Another way I’ve often both overspent and wasted food in the past: hosting dinner parties! I have had a bad habit of overestimating how much we’re going to eat, and doing an entire separate shopping trip based on the dinner. I don’t want to be inhospitable!
Most recently, I had someone for dinner the night before leaving for a week. So I determined that I had to do better than in the past: I had to do minimal extra shopping, and cook exactly enough for us to eat in one meal because I wasn’t going to be in town to eat leftovers.
Continue reading “Zero Food Waste, Week 16: Don’t Overdo It For Guests (plus frittata recipe)”
[I’m traveling for work this week, so this post is pre-scheduled. Responses to comments might be a bit slow. Hopefully by the time you read this, I will be enjoying good weather and not inventing new ways to spend money.]
I got oddly fascinated by the breakdown of my paystub the other day. Sometimes I feel like no sooner do I get paid, than it’s all gone, you know? So, I decided to do a little math. In a standard half-month period (I get paid twice a month), here’s what happens to my paycheck:
- 10% goes to income taxes (6.6% federal, 2.3% state, and 1.2% county — state/local taxes are way lower here than they were in my previous two jobs)
- 7.4% goes to FICA (6% Social Security and 1.4% Medicare — interesting, I would have guessed Medicare ate up more of my paycheck than that.)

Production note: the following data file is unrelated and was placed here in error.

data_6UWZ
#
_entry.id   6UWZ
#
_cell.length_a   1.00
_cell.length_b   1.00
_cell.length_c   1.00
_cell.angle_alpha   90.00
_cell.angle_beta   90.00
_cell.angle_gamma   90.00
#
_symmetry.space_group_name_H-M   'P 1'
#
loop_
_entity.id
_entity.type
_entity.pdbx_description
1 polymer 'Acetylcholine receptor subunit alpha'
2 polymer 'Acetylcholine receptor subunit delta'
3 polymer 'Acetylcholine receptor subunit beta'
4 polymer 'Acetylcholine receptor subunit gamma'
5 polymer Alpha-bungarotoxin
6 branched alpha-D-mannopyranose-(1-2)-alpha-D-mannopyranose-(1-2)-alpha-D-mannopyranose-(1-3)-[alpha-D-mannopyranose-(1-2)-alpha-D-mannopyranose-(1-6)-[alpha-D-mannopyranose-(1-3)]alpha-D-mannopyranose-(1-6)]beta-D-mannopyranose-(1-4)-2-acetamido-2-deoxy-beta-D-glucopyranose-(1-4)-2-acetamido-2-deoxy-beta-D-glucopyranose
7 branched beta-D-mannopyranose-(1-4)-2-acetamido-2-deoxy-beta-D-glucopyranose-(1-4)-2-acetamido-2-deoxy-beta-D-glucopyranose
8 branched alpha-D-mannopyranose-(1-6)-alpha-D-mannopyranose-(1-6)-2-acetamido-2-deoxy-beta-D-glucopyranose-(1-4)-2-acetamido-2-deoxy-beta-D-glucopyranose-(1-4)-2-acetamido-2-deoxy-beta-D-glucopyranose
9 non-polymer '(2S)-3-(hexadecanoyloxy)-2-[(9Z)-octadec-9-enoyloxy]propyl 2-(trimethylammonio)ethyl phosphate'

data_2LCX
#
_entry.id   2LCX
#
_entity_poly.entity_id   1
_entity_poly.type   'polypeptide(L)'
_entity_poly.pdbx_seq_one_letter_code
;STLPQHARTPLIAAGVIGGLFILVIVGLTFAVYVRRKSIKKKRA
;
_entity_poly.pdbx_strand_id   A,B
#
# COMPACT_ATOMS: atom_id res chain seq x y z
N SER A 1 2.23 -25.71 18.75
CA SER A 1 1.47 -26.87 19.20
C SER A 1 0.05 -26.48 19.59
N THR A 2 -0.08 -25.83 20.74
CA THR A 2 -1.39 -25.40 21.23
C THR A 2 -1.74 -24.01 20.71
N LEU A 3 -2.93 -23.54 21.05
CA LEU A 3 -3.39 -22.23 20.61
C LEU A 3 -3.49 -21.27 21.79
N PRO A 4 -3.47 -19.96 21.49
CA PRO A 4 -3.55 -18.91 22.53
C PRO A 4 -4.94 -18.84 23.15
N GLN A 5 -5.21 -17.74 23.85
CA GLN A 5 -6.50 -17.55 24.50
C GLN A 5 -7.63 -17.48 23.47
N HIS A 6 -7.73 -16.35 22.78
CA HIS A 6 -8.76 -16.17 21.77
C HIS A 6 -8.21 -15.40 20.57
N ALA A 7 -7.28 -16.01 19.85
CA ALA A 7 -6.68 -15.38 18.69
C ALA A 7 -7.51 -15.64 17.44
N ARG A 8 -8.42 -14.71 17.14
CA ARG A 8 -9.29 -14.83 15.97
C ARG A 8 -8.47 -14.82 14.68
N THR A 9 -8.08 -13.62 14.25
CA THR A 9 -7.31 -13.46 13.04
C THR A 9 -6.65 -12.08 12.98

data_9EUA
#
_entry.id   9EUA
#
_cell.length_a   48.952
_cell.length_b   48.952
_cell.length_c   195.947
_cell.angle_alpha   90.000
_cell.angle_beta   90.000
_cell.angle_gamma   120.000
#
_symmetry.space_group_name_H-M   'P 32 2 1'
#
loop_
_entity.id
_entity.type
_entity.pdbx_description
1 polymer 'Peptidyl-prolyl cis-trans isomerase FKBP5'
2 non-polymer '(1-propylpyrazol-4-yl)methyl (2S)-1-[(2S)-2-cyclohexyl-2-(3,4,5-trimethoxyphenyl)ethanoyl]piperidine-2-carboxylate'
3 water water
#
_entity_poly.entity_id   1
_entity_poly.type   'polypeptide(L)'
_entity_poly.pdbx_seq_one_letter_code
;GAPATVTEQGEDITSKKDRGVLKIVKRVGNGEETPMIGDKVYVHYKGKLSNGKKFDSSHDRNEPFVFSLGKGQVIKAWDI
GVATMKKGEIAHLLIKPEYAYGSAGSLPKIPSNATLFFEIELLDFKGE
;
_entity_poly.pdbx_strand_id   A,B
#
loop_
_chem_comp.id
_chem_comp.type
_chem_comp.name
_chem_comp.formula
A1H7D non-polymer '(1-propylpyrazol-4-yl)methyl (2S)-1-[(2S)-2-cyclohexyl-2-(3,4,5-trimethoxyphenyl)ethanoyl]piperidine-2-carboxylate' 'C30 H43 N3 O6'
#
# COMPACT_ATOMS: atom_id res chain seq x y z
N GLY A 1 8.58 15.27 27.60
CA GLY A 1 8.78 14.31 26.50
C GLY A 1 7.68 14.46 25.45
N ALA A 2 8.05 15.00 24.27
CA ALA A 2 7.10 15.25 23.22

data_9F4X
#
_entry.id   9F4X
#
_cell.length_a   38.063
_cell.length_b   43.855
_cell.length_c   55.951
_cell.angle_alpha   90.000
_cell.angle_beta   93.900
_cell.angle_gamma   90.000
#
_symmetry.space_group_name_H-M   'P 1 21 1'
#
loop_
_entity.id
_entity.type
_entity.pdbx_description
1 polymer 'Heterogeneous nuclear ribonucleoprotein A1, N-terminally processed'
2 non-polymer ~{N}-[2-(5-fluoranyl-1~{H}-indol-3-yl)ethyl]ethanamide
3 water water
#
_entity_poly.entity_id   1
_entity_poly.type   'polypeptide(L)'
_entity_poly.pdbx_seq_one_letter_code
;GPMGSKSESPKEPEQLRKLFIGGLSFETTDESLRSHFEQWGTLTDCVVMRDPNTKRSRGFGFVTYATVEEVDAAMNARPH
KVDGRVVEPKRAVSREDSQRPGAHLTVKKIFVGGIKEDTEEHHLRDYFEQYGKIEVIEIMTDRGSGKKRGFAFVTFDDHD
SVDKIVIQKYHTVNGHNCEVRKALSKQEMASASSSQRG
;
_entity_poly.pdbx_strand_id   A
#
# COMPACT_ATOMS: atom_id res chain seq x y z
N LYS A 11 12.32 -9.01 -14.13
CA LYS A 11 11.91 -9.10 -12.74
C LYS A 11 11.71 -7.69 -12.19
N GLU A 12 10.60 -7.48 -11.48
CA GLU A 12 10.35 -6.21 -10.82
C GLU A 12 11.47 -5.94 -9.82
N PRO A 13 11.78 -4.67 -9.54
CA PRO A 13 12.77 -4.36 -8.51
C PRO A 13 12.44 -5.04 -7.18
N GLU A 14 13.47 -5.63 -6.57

- 2.6% goes to health insurance premiums (medical, dental, eyesight).
- 25% goes to retirement savings
At this point we are up to 45% that disappears from my paycheck before I ever see it! No wonder I feel like it all goes so fast!
The other 55% gets direct-deposited, and that’s what I work with for my actual budget, so at this point I moved away from the paystub and looked at my budget and did more math.
- 22% goes to various savings accounts (emergency, travel, down payment) — now I’m down to only 33%.
- 10.7% goes to rent and utilities
- 7.5% goes to cash for groceries and so on
- 2.5% goes to transportation (car insurance, gas)
That’s a total of 20.7% for essential monthly expenses, so after all’s said and done I have just 12.3% of my paycheck for spending money and things like medical care, car repairs, clothing and so on. I usually put 2.5% in my slush/free spending account, so there’s just under 10% available for the other stuff.
I actually can’t tell whether that’s a lot, or a little. If anyone feels like doing some similar math, I’d love to know where you’re at.